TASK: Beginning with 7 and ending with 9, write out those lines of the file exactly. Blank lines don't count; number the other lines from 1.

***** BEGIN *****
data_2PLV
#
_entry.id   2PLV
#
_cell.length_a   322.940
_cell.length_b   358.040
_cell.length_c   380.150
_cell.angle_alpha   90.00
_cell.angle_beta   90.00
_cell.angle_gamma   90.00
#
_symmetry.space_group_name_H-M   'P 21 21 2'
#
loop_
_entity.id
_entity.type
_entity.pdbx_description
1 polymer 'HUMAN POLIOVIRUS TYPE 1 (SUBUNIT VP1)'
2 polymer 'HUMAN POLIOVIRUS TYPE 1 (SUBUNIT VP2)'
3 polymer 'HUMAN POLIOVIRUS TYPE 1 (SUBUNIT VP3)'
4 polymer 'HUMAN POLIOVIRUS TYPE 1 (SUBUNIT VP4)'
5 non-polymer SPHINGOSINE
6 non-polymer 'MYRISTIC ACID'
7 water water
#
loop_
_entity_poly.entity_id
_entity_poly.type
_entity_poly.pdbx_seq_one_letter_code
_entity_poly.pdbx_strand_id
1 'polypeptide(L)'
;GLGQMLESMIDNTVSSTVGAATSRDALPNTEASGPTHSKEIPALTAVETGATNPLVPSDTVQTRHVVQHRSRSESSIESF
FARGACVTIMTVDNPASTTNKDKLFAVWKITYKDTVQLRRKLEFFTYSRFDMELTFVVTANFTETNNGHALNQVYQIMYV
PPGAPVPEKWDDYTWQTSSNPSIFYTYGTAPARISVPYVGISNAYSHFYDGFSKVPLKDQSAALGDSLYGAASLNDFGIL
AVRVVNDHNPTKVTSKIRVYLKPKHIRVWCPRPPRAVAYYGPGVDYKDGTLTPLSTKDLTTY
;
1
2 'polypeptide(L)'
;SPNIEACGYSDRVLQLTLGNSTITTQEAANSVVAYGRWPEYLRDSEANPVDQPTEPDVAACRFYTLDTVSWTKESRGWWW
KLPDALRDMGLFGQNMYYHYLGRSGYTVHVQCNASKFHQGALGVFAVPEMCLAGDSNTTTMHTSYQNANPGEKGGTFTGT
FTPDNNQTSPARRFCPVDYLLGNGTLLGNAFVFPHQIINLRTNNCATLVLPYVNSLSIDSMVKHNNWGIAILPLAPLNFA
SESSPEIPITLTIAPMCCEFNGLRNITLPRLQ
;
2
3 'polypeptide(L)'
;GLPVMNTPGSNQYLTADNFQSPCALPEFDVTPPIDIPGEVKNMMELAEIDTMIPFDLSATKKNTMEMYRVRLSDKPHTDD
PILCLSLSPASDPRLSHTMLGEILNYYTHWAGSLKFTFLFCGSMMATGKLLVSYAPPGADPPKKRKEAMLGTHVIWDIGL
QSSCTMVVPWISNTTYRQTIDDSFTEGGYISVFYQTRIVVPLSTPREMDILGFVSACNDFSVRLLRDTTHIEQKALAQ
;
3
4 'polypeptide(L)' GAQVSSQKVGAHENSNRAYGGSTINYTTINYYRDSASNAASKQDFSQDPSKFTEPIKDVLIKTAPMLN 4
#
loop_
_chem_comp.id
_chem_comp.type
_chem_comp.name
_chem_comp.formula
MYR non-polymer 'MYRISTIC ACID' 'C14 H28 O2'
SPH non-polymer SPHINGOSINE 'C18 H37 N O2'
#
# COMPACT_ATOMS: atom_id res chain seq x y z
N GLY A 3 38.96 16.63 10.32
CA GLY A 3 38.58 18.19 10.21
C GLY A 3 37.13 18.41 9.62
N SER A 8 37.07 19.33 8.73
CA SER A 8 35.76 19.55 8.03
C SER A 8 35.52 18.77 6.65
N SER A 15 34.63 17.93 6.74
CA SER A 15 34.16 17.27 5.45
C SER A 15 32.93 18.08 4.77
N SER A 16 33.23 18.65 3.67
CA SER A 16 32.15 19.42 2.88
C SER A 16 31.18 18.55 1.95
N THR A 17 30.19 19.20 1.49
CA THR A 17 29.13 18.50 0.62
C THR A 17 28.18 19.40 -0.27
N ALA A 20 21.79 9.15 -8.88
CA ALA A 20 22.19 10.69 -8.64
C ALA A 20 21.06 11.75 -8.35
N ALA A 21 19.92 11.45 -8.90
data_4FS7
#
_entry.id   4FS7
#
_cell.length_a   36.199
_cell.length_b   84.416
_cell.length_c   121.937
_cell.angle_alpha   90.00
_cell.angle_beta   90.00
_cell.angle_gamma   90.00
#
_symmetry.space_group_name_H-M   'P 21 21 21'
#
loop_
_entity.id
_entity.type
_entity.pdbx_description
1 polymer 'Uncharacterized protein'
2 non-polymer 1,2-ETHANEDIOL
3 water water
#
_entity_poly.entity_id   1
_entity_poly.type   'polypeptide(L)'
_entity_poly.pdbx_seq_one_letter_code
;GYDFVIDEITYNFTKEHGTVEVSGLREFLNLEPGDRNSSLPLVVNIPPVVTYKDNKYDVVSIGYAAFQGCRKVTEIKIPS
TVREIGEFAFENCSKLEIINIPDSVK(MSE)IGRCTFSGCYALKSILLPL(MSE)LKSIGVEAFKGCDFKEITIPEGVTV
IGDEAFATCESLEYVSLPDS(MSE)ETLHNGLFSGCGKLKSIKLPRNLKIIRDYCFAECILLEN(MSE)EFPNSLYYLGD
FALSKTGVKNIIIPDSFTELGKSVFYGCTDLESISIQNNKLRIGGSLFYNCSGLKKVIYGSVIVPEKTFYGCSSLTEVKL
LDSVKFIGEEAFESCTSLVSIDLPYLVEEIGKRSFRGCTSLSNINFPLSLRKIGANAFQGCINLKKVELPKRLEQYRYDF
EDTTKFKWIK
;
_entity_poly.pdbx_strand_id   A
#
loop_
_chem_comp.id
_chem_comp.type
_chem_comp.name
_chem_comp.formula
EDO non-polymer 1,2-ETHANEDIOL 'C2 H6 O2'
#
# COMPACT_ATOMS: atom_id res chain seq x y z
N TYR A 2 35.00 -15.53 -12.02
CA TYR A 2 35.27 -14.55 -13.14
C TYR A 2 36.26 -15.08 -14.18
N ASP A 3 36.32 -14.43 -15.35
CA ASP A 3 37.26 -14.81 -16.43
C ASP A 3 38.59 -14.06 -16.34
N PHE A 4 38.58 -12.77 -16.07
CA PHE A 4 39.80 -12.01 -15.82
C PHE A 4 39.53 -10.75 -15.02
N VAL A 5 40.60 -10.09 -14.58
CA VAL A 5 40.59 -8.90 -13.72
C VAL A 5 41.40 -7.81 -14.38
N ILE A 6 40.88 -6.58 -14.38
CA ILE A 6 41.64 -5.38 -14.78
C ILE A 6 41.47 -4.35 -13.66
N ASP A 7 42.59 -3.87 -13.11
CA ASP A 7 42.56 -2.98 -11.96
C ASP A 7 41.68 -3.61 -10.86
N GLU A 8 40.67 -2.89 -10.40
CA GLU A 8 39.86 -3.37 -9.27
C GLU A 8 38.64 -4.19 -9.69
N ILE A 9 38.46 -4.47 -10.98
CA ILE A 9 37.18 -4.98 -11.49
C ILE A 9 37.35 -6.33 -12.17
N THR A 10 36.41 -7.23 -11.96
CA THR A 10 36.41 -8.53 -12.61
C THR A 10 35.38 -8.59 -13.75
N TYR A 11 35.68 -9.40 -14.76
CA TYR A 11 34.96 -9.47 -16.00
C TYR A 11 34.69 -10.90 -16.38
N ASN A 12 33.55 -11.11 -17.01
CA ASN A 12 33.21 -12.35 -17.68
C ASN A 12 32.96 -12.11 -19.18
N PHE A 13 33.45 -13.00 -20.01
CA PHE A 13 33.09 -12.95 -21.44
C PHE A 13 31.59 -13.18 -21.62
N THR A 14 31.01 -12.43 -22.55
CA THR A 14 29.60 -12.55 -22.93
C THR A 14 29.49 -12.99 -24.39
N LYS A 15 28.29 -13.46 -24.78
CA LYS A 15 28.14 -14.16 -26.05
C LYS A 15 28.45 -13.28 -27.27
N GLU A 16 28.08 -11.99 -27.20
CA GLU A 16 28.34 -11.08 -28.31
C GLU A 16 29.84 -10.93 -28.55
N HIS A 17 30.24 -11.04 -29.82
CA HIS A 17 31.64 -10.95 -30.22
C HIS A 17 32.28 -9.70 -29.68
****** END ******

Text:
_cell.length_c   380.150
_cell.angle_alpha   90.00
_cell.angle_beta   90.00